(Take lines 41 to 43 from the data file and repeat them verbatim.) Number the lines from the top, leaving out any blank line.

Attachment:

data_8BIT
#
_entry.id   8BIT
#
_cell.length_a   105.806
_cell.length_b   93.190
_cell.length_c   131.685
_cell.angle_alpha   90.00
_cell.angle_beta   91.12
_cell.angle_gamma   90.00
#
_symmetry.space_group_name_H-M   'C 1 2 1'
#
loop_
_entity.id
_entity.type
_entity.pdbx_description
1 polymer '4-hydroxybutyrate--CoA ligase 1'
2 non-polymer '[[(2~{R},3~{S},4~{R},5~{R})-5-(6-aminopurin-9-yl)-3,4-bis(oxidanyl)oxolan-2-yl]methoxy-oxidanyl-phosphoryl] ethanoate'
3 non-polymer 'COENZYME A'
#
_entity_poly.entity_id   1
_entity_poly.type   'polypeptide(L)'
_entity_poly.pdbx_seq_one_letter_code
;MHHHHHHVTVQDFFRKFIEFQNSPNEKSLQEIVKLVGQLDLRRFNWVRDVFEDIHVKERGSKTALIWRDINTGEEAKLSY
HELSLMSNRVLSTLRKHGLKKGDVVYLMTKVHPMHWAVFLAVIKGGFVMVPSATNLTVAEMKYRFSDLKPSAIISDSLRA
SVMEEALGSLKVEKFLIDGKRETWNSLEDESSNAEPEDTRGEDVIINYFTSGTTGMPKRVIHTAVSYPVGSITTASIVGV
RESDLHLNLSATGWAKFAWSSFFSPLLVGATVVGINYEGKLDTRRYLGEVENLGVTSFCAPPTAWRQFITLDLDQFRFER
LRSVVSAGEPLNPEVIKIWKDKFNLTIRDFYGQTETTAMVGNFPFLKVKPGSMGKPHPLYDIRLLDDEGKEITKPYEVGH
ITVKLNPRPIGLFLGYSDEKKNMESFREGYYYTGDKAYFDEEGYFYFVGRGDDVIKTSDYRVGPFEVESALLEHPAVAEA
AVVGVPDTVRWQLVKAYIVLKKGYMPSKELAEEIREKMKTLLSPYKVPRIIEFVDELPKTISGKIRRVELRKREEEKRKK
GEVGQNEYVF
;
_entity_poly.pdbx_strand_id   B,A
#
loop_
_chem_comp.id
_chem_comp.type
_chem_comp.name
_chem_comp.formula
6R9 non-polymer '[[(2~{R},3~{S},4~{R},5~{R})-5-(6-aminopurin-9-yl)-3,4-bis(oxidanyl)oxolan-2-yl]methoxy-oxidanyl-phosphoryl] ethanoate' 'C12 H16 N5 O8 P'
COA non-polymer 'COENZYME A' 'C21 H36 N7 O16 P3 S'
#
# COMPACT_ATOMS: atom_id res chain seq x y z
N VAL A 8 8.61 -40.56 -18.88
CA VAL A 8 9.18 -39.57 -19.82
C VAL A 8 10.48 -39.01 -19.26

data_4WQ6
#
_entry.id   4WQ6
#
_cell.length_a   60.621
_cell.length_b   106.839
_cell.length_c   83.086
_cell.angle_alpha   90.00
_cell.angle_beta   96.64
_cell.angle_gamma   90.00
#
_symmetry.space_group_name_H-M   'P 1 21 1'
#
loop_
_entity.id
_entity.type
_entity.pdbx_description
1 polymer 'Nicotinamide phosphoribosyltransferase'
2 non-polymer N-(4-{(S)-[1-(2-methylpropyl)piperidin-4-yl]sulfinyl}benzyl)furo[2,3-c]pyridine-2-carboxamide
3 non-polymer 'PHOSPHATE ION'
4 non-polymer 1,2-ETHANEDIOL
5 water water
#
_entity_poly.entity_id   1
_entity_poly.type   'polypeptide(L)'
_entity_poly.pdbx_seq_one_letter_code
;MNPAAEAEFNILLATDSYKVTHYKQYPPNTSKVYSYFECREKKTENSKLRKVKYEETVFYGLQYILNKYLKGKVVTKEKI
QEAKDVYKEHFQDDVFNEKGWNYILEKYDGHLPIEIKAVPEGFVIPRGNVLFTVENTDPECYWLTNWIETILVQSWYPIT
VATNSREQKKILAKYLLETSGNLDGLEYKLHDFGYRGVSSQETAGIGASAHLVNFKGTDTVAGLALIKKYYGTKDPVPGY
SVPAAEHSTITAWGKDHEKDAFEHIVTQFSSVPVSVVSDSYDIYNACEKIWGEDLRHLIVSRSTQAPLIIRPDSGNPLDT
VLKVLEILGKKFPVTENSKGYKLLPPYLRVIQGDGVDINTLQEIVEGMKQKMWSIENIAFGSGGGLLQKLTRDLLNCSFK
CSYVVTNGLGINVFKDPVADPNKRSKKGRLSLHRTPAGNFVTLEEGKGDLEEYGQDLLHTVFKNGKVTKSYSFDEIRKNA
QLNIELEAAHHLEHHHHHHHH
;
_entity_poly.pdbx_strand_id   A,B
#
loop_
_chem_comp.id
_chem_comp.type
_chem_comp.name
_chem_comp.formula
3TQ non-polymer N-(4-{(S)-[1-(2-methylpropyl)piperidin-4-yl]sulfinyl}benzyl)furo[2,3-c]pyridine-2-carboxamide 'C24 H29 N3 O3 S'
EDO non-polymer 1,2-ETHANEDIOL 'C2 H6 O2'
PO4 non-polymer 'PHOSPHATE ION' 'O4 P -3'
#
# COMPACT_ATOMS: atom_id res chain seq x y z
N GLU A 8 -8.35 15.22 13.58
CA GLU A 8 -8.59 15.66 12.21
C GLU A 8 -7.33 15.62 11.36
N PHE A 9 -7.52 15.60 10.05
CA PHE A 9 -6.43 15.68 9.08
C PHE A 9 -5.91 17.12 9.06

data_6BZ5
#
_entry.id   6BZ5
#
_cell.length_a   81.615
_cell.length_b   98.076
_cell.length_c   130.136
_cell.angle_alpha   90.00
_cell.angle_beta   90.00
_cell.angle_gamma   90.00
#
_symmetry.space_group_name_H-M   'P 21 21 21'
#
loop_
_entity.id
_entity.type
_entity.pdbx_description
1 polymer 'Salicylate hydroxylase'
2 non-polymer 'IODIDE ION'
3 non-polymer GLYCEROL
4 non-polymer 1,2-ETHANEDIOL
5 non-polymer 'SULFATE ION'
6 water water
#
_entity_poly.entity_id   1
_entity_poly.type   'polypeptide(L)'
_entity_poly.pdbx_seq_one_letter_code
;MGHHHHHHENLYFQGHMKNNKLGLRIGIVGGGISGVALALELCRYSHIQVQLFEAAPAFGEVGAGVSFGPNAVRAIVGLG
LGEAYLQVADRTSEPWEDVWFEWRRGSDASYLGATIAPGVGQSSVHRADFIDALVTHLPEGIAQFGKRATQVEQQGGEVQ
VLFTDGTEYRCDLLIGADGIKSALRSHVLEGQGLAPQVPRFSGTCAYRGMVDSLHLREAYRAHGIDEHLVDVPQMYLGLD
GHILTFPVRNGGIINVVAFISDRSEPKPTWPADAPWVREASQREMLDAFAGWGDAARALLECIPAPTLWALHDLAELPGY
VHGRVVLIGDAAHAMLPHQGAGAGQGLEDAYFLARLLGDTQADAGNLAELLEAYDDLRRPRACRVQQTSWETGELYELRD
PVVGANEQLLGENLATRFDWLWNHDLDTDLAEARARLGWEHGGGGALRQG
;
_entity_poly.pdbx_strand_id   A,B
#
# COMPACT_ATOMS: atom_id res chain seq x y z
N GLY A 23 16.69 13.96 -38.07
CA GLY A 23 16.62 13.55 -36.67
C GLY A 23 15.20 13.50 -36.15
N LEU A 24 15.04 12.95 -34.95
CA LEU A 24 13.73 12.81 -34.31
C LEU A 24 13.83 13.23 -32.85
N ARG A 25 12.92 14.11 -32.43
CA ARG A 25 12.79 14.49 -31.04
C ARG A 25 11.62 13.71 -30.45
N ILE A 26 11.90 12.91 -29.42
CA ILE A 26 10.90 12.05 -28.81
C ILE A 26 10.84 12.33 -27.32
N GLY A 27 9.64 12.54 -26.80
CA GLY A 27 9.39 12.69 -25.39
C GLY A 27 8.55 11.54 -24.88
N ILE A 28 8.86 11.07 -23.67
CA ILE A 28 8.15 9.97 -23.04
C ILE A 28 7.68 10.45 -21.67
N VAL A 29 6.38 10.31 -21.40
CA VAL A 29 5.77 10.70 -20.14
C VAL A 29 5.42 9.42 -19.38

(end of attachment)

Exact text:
6R9 non-polymer '[[(2~{R},3~{S},4~{R},5~{R})-5-(6-aminopurin-9-yl)-3,4-bis(oxidanyl)oxolan-2-yl]methoxy-oxidanyl-phosphoryl] ethanoate' 'C12 H16 N5 O8 P'
COA non-polymer 'COENZYME A' 'C21 H36 N7 O16 P3 S'
#